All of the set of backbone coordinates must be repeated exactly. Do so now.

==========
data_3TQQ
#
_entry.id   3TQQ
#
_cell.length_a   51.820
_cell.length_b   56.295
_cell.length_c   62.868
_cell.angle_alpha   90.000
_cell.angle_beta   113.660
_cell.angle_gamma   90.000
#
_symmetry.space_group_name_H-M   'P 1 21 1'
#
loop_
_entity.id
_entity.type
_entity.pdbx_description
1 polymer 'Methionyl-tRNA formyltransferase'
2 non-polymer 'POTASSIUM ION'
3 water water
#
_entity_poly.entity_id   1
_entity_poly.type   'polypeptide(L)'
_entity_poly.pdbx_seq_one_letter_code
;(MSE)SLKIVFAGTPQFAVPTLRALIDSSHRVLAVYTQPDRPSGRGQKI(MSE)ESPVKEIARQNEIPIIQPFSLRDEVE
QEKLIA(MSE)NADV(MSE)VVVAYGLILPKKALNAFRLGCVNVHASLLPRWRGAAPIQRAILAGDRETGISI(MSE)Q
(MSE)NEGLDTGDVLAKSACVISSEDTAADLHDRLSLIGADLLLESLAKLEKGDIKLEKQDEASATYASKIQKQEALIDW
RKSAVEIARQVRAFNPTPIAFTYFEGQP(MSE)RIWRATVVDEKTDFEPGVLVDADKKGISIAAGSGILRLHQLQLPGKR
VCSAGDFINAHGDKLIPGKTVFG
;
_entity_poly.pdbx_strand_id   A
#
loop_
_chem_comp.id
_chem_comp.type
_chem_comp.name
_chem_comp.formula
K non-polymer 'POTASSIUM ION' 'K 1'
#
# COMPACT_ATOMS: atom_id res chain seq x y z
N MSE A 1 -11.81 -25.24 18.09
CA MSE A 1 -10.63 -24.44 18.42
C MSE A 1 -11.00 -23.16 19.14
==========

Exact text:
data_3TQQ
#
_entry.id   3TQQ
#
_cell.length_a   51.820
_cell.length_b   56.295
_cell.length_c   62.868
_cell.angle_alpha   90.000
_cell.angle_beta   113.660
_cell.angle_gamma   90.000
#
_symmetry.space_group_name_H-M   'P 1 21 1'
#
loop_
_entity.id
_entity.type
_entity.pdbx_description
1 polymer 'Methionyl-tRNA formyltransferase'
2 non-polymer 'POTASSIUM ION'
3 water water
#
_entity_poly.entity_id   1
_entity_poly.type   'polypeptide(L)'
_entity_poly.pdbx_seq_one_letter_code
;(MSE)SLKIVFAGTPQFAVPTLRALIDSSHRVLAVYTQPDRPSGRGQKI(MSE)ESPVKEIARQNEIPIIQPFSLRDEVE
QEKLIA(MSE)NADV(MSE)VVVAYGLILPKKALNAFRLGCVNVHASLLPRWRGAAPIQRAILAGDRETGISI(MSE)Q
(MSE)NEGLDTGDVLAKSACVISSEDTAADLHDRLSLIGADLLLESLAKLEKGDIKLEKQDEASATYASKIQKQEALIDW
RKSAVEIARQVRAFNPTPIAFTYFEGQP(MSE)RIWRATVVDEKTDFEPGVLVDADKKGISIAAGSGILRLHQLQLPGKR
VCSAGDFINAHGDKLIPGKTVFG
;
_entity_poly.pdbx_strand_id   A
#
loop_
_chem_comp.id
_chem_comp.type
_chem_comp.name
_chem_comp.formula
K non-polymer 'POTASSIUM ION' 'K 1'
#
# COMPACT_ATOMS: atom_id res chain seq x y z
N MSE A 1 -11.81 -25.24 18.09
CA MSE A 1 -10.63 -24.44 18.42
C MSE A 1 -11.00 -23.16 19.14